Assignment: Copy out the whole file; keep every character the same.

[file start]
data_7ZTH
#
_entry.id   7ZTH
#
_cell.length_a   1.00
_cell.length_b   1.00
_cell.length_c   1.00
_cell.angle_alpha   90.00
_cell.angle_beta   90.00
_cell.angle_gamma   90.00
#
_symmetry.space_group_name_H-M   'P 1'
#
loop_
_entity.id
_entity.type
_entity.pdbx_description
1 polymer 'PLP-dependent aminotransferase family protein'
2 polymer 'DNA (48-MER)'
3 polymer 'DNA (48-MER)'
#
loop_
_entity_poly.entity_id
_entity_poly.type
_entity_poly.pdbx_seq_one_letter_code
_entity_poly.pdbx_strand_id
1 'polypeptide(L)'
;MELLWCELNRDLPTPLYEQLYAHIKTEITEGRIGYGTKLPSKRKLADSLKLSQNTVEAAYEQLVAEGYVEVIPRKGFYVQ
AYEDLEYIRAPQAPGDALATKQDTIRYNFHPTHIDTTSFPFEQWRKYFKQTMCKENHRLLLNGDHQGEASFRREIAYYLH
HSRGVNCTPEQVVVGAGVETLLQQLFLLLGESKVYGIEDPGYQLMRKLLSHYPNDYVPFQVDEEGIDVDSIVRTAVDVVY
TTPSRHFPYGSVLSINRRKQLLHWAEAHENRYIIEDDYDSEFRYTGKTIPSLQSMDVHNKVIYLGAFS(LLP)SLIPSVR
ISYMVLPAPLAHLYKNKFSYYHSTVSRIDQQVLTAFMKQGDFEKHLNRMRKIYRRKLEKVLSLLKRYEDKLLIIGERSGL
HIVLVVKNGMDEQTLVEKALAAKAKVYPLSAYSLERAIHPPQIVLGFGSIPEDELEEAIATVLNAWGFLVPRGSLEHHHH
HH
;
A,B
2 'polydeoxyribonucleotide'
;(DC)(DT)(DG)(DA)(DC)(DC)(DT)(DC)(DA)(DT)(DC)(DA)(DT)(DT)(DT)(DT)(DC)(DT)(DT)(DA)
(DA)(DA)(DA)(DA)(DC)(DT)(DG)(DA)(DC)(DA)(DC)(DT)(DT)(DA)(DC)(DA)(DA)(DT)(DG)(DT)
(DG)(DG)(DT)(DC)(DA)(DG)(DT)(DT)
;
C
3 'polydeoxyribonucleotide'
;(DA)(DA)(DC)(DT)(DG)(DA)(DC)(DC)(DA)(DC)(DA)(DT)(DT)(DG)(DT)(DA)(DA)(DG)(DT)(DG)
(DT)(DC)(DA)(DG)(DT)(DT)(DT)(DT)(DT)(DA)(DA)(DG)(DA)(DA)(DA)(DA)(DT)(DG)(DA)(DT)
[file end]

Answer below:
data_7ZTH
#
_entry.id   7ZTH
#
_cell.length_a   1.00
_cell.length_b   1.00
_cell.length_c   1.00
_cell.angle_alpha   90.00
_cell.angle_beta   90.00
_cell.angle_gamma   90.00
#
_symmetry.space_group_name_H-M   'P 1'
#
loop_
_entity.id
_entity.type
_entity.pdbx_description
1 polymer 'PLP-dependent aminotransferase family protein'
2 polymer 'DNA (48-MER)'
3 polymer 'DNA (48-MER)'
#
loop_
_entity_poly.entity_id
_entity_poly.type
_entity_poly.pdbx_seq_one_letter_code
_entity_poly.pdbx_strand_id
1 'polypeptide(L)'
;MELLWCELNRDLPTPLYEQLYAHIKTEITEGRIGYGTKLPSKRKLADSLKLSQNTVEAAYEQLVAEGYVEVIPRKGFYVQ
AYEDLEYIRAPQAPGDALATKQDTIRYNFHPTHIDTTSFPFEQWRKYFKQTMCKENHRLLLNGDHQGEASFRREIAYYLH
HSRGVNCTPEQVVVGAGVETLLQQLFLLLGESKVYGIEDPGYQLMRKLLSHYPNDYVPFQVDEEGIDVDSIVRTAVDVVY
TTPSRHFPYGSVLSINRRKQLLHWAEAHENRYIIEDDYDSEFRYTGKTIPSLQSMDVHNKVIYLGAFS(LLP)SLIPSVR
ISYMVLPAPLAHLYKNKFSYYHSTVSRIDQQVLTAFMKQGDFEKHLNRMRKIYRRKLEKVLSLLKRYEDKLLIIGERSGL
HIVLVVKNGMDEQTLVEKALAAKAKVYPLSAYSLERAIHPPQIVLGFGSIPEDELEEAIATVLNAWGFLVPRGSLEHHHH
HH
;
A,B
2 'polydeoxyribonucleotide'
;(DC)(DT)(DG)(DA)(DC)(DC)(DT)(DC)(DA)(DT)(DC)(DA)(DT)(DT)(DT)(DT)(DC)(DT)(DT)(DA)
(DA)(DA)(DA)(DA)(DC)(DT)(DG)(DA)(DC)(DA)(DC)(DT)(DT)(DA)(DC)(DA)(DA)(DT)(DG)(DT)
(DG)(DG)(DT)(DC)(DA)(DG)(DT)(DT)
;
C
3 'polydeoxyribonucleotide'
;(DA)(DA)(DC)(DT)(DG)(DA)(DC)(DC)(DA)(DC)(DA)(DT)(DT)(DG)(DT)(DA)(DA)(DG)(DT)(DG)
(DT)(DC)(DA)(DG)(DT)(DT)(DT)(DT)(DT)(DA)(DA)(DG)(DA)(DA)(DA)(DA)(DT)(DG)(DA)(DT)